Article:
Thick thieves

Several students in building 813 of the residence halls were burgled between 10 p.m. and 3 a.m. on Friday.

All the victims’ doors were unlocked, according to a flier posted by one of the building’s resident advisers.

“Don’t assume that because you’re living in a dorm, your possessions are safe,” said U Police Chief Scott Folsom.

“If someone wants to get in, that’s always a possibility.”

Only one of the victims, Laura Hughes, reported the crime to police.

Hughes said she thought it was odd that no one else had reported anything and that notifying the police was the first thing she thought to do.

None of the other victims were available for comment.

According to the police report, about $1,000 in CDs was stolen from Hughes.

Hughes said she was with some friends in building 812 Friday night and returned to her room at around 12:30 a.m. to see her light on and her dresser moved.

She ran to her desk, where she keeps her purse, and discovered that her wallet was missing, in addition to her stereo and phone charger.

“I was pissed about that,” she said. “Just leave me the decency of being able to charge my phone.”

Hughes said someone found her wallet in the parking lot the next day. Her VISA card, driver’s license and Albertson’s card were missing.

She also said she thought the thief’s choice of items was odd, considering several of her other credit cards were left in her wallet, while something as trivial as her Albertson’s card was taken.

Hughes added that her camera, which she valued at $400, was left behind as well, though she kept it in the same drawer as her purse.

Blair Porter, Hughes’ roommate, said her room was unlocked as well, but nothing was stolen. Porter attributed her luck to her messy room.

“I bet they looked in my room and were like, ‘Whoa, no way,'” she said.

Both Porter and Hughes said they felt violated.

“I think it’s kind of stupid. We’re all college students. Why are we stealing from each other?” said Emily Merola, a junior psychology student who lives in the burgled building.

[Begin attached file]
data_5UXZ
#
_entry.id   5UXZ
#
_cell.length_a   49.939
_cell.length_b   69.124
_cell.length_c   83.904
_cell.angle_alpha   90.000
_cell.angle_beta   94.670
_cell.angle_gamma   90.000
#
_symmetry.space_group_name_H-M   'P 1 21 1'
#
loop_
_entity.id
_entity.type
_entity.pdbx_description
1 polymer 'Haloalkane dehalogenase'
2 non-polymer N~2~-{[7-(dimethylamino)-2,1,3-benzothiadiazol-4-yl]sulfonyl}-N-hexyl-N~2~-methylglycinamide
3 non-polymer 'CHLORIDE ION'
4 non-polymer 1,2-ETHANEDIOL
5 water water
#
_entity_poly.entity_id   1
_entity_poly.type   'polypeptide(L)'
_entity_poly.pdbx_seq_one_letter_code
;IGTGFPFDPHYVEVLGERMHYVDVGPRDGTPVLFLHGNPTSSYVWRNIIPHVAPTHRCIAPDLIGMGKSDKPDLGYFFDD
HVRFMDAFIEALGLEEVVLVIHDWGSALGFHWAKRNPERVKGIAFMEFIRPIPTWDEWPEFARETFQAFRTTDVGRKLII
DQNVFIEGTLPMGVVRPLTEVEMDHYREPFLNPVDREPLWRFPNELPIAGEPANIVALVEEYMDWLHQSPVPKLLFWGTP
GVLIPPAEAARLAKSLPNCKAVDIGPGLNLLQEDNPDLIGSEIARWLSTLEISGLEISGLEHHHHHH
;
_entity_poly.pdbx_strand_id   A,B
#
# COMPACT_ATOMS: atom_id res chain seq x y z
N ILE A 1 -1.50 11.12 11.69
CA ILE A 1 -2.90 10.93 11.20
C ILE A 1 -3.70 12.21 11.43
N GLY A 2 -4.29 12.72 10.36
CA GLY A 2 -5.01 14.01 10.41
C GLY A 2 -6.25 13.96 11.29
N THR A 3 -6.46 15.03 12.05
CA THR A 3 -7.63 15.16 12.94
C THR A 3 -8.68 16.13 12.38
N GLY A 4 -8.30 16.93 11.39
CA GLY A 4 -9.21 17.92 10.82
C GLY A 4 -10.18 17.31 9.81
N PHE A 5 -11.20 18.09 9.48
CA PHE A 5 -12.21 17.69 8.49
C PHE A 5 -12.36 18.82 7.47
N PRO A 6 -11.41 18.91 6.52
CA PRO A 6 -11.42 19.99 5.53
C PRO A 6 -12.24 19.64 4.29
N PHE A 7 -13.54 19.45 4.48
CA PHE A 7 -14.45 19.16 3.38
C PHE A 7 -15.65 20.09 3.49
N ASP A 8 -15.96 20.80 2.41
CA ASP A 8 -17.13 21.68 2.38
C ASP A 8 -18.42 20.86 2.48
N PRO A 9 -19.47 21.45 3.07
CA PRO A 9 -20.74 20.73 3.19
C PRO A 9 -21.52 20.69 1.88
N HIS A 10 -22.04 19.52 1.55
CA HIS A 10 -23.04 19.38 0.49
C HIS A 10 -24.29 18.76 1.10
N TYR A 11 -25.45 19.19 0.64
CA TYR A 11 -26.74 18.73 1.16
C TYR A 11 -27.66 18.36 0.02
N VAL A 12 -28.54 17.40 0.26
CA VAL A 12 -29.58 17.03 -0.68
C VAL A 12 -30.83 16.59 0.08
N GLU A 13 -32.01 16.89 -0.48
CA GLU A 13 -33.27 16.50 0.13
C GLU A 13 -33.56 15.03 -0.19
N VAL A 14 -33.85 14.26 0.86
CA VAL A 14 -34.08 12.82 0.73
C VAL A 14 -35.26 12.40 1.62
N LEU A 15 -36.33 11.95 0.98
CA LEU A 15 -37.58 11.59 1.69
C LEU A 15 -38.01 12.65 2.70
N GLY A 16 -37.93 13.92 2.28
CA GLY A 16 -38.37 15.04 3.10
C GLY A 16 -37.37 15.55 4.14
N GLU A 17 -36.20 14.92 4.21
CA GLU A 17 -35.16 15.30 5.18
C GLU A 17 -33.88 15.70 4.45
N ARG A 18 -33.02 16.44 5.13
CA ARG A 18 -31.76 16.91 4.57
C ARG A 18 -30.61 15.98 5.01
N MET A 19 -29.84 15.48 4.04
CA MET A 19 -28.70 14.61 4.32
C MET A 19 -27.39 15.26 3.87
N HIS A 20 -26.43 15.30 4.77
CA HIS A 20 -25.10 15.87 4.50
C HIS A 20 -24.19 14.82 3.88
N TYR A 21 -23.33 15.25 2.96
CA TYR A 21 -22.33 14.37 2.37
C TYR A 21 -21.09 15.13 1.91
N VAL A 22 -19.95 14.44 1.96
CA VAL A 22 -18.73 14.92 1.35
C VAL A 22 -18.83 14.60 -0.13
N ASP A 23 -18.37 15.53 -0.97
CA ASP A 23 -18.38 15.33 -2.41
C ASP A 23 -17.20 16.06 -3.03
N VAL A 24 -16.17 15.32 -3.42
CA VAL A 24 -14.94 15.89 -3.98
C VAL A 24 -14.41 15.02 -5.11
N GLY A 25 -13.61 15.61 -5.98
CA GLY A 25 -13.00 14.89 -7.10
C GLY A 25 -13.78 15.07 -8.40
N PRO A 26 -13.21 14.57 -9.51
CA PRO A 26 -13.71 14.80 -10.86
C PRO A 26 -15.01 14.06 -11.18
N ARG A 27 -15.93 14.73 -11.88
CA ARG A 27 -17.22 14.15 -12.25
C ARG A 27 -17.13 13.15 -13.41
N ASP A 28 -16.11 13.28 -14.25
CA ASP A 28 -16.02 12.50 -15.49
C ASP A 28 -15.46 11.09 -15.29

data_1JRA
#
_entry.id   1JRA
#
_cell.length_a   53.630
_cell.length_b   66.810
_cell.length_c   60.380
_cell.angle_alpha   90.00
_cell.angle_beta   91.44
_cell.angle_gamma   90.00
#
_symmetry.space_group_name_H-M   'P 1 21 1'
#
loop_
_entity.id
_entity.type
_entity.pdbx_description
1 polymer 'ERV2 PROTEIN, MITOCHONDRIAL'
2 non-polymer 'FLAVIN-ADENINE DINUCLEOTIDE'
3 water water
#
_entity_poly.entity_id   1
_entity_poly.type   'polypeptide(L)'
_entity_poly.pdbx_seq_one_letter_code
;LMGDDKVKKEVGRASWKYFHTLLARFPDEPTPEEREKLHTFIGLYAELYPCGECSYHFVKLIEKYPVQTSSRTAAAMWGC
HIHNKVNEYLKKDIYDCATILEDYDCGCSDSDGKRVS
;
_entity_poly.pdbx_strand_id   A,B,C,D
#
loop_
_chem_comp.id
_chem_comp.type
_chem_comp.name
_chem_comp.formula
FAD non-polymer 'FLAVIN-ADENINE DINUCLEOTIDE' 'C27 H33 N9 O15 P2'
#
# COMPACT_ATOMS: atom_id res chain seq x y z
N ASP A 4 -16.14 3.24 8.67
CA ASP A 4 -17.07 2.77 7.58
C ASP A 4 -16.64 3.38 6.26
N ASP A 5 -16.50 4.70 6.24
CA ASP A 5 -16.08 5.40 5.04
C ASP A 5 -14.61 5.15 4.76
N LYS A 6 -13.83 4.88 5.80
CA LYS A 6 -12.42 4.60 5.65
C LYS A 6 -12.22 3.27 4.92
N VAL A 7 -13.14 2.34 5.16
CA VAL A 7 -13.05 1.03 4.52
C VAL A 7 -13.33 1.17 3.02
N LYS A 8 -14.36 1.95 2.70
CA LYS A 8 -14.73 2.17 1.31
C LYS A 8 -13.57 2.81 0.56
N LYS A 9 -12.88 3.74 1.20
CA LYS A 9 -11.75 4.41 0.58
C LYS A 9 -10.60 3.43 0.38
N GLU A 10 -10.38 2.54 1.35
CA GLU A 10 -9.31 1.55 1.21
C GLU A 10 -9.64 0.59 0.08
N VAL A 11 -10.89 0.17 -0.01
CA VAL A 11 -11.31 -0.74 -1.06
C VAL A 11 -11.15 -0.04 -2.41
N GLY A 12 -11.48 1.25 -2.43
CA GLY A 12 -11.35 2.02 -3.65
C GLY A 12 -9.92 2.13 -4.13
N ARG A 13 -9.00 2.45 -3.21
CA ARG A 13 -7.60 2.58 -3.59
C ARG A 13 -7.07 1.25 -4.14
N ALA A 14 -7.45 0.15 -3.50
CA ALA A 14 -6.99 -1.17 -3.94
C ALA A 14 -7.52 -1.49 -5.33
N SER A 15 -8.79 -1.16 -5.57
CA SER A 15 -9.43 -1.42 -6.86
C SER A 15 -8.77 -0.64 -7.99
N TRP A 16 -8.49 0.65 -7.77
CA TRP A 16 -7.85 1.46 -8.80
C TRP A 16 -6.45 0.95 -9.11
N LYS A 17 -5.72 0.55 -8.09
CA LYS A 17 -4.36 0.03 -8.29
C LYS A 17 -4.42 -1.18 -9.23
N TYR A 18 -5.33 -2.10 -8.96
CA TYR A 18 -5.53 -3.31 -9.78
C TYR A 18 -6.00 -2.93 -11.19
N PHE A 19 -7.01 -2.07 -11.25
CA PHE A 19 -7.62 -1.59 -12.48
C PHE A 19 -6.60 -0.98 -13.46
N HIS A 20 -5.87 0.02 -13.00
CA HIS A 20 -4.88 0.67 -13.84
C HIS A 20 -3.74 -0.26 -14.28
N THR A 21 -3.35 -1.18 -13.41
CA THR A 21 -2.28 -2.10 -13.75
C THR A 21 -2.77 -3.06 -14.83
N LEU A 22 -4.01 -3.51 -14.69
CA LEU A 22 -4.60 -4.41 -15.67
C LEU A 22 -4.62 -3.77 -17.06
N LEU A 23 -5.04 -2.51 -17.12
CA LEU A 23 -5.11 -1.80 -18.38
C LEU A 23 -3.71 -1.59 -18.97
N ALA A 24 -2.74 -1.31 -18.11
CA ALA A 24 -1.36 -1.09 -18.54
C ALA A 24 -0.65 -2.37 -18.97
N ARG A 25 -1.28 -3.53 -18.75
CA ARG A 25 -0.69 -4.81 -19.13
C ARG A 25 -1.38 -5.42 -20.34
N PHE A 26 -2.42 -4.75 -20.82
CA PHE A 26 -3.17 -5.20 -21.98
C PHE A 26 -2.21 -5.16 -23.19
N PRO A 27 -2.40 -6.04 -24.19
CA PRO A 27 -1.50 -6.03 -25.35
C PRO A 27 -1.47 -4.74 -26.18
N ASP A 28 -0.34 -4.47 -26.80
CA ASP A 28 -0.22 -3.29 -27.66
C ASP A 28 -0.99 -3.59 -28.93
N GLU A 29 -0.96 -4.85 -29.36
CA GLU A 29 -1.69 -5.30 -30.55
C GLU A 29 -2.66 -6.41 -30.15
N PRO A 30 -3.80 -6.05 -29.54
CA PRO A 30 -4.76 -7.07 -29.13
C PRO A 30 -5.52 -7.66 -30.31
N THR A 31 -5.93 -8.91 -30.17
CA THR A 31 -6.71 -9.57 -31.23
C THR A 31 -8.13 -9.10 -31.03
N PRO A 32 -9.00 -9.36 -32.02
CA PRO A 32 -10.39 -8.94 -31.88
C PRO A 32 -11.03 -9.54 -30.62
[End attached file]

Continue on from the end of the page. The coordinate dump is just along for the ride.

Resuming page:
Folsom said the thefts were probably a matter of someone walking around and seeing the opportunity.

Hughes and Porter said they both thought the thief was not a girl because none of their jewelry was taken.

“Usually a girl will go right for the jewelry,” Porter said.

She added that in her own, unprotected jewelry box were her grandmother’s pearls and rings given to her by her mother. To her, these items are “worth a lot more than the money for [a] stereo.”

Sophomore Brooke Musat, a friend of Porter’s who lives in 813, said she saw “two scruffy, old-looking men” loading something into a truck in the Sage Point parking lot around 10:30 or 11 the night of the burglaries, and reported the tip to police.

U Police Det. Troy Martinez said the thief, if caught, would face third-degree felony charges.

Stayner Landward, dean of students, said the university would also take action against the perpetrator. Such disciplinary action includes restitution and a “learning component, such as writing letters of apology,” Landward said, adding that he would want to involve the victim.

The retribution would vary, depending on “how the victim would like to solve it,” he said.

Hughes said she would “punch him in the face.”

She added that she was just kidding, and that really, “I just want my stuff back.”

Anyone with information regarding the burglaries, or any crime on campus, can call 585-COPS (585-2677) or go to the campus police Web site, www.uupd.utah.edu. Students can also notify any resident adviser of any crimes or strange occurrences in the residence halls.

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Police Chief’s Tips for Protecting Your Possessions

1. Lock your doors.2. Don’t leave anything lying out.3. Don’t advertise that you have expensive things.4. Don’t assume that your possessions are safe just because you are living in the residence halls.